Instead, they camouflage themselves before they restart, creating a kind of cosmic “Where’s Waldo?” as we small creatures try to spot the entry of the recurrence.
One of the dominant themes of the MRM is this: society abandoned us, all is lost, so give up and start enjoying the small things in life (beer, drugs, sex, video games, masturbation).
To my cynical mind, this is a cycle restarting.
Every time a group of people feels abandoned, they have a tendency to protest, make some noise, then drop out, and only later rejoin society — but this time, with no power. Why? They dropped out. They let whatever they feared would happen, happen, and ran away, and now inherit the results.
The 1960s “tune in, turn on, drop out” has permeated through culture. Except now that our society is wrecked by the divisiveness and illusory promises of 1968, the only option left seems to be drop out:
My introduction to the world of politics was learning that the leader of my country was a no-good crook. Welcome to Generation X.
People wonder why those born between 1965 and 1980 tend to be nihilistic and wary of commitment. Why many of us keep an ironic distance between ourselves and just about everything. That’s because so many aspects of the culture we inherited were a form of lie told to us daily. And unlike previous generations, we never really got a hero. No FDR. No Camelot. Just one jerk after another trying to sell us snakeoil with a smile. The only president who even made an attempt to do things honestly, Jimmy Carter, was branded a fool.
Plenty of us rolled the dice as entrepreneurs because we didn’t trust the suit-and-tie corporate scene any more than we trusted politicians with comb-overs. Left alone as latchkey kids, we turned away from all that, creating our own worlds (the Internet) and cocooning ourselves in shallow pop culture, our very own Land of the Lost. As we reached adulthood, many of us sat alone at our computers, accepting all too often Reagan’s invitation to disconnect from our government and get on with the business of accumulating and consuming to fill the great emptiness.
For a moment, it looked like Barack Obama might finally give us something to believe in. But we weren’t terribly surprised when that didn’t work out, either. Among progressives, Gen-Xers may have been the least trusting of the sweet-talking pol from Chicago. Baby Boomers were stirred by the lingering hopes of their youth. Millennials had not yet faced betrayal by a politician they looked up to. But Gen-Xers suffered no such delusions. We never really looked up to anybody. We’ve tended to travel pretty lightly in this world.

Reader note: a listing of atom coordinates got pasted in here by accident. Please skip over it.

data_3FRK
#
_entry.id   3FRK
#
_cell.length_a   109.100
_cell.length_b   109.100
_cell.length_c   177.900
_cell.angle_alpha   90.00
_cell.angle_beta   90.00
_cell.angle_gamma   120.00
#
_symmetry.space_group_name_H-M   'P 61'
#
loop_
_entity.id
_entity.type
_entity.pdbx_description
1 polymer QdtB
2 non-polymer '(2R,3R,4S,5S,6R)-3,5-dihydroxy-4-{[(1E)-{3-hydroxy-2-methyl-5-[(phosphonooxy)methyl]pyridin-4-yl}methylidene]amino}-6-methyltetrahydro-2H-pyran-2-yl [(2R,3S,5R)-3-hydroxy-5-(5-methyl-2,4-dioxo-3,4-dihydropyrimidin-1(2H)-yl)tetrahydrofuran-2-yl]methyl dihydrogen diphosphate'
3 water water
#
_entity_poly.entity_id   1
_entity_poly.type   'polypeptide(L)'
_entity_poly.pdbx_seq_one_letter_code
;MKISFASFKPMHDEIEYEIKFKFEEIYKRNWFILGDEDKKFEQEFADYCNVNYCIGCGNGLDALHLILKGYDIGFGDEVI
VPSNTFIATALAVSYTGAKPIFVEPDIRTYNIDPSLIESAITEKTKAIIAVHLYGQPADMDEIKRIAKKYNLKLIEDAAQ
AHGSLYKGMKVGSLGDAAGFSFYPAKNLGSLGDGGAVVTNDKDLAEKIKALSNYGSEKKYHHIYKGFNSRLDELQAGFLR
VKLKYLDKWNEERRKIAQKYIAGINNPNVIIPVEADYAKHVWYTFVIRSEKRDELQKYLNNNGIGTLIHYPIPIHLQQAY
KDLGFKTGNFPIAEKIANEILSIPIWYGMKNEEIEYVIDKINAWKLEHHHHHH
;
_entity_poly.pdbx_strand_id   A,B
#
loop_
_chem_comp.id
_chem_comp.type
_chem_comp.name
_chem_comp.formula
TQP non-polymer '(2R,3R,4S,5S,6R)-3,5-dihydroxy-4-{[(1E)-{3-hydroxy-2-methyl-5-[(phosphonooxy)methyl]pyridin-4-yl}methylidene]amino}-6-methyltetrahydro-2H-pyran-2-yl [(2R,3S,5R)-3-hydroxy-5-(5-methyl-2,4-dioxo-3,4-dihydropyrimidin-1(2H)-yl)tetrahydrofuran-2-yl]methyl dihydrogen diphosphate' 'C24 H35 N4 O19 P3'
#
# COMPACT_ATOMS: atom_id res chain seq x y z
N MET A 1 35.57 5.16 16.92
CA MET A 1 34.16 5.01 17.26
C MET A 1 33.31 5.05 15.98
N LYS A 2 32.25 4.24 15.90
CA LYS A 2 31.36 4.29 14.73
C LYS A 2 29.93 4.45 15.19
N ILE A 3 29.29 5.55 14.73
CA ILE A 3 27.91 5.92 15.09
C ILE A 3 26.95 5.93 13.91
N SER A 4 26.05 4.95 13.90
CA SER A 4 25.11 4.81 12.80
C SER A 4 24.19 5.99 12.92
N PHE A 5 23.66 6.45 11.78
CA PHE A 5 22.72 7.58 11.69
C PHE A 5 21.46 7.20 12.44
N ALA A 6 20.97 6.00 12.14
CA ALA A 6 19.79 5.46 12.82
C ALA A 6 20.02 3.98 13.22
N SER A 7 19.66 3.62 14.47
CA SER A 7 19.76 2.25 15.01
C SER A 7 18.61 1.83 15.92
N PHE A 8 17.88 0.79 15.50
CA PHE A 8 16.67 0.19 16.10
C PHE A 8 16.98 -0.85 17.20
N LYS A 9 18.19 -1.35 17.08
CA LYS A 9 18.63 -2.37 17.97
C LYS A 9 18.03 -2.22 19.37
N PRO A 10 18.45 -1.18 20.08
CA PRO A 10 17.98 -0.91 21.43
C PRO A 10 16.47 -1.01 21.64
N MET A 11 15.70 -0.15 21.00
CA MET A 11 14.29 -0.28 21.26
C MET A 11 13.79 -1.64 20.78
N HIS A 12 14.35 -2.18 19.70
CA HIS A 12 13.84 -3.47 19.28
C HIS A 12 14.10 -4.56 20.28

Our grandparents saw ordinary people rise up in the ’30s and ’40s to demand — and receive — fair wages, Social Security and equitable growth over the next 40 years. Our moms and dads witnessed the great advances for women and minorities born from the rebellion of the ’60s. Those generations before us saw with their own eyes that the people could join together and fight back to gain something powerful for themselves. They understood that entrenched systems could be challenged, and even conquered.
Gen-Xers never got to learn this. We learned how to blow up digital aliens with a joystick. – Alternet
Note that I said “seems.” Seems is a troublesome word. It makes no truth assertion, contrary to its use in newspapers. It makes an implication, but that implication can be cynical, e.g. “If you were drunk, high and stupid, this might seem like a great idea!”
The above article is highly ambitious and covers many topics, but it really nails the dilemma of Generation X. They saw everything had failed: the old order failed, then the hippies failed, then anyone who wasn’t a hippie was trying to help us beat the Soviets.
Might as well go back into your room, play with your computer or video games, and drop out of the world. It’s interesting that Generation X may be our greatest drop-out generation ever. They basically invented the modern slacker. They became the stealth generation — by choice. You can still find them in the out-of-the-way places, doing whatever jobs allow them to keep mental stability.
What made them such wrecks?
Gordinier graduated from Princeton in 1988, a year after the stock market crashed and just in time for a recession that left him and many of his peers jobless. He recalls moving back home and using FedEx instead of Gmail to send out his resume. Xers witnessed the rise of the yuppie and the burst of the dot-com bubble. Theirs, he argues, was a bleak inheritance. “Instead of getting free love, we got AIDS,” says Douglas Rushkoff, author of 1993’s GenX Reader . “We didn’t believe the same kind of things as boomers. It was much harder to fool us.” – Time
They believed in nothing. They were, after all, nihilists, which is an honest profession if you can get it. The problem with that outlook however is total alienation. You see through the motivations of others.
Generation X saw how the Baby Boomers staged a massive liberal revolution culminating in 1968 and made all sorts of “positive” changes. Generation X then watched those changes wreck society as profoundly as the greedy yuppies of the 1980s, the Cold War or other massive schisms.
In the same way, MRAs have seen through the motivations of Feminism. On the surface, it proclaims equality; under the skin, it’s a theft expedition to take wealth, power and hope from men.
One thing is certain: dropping out, and indulging in small pleasures instead of taking on this system and changing it, is not the solution. The 1968-ers were crazy, definitely, but at least when they dropped out, they forced the system to change. Generation X and MRAs are still looking for that voice.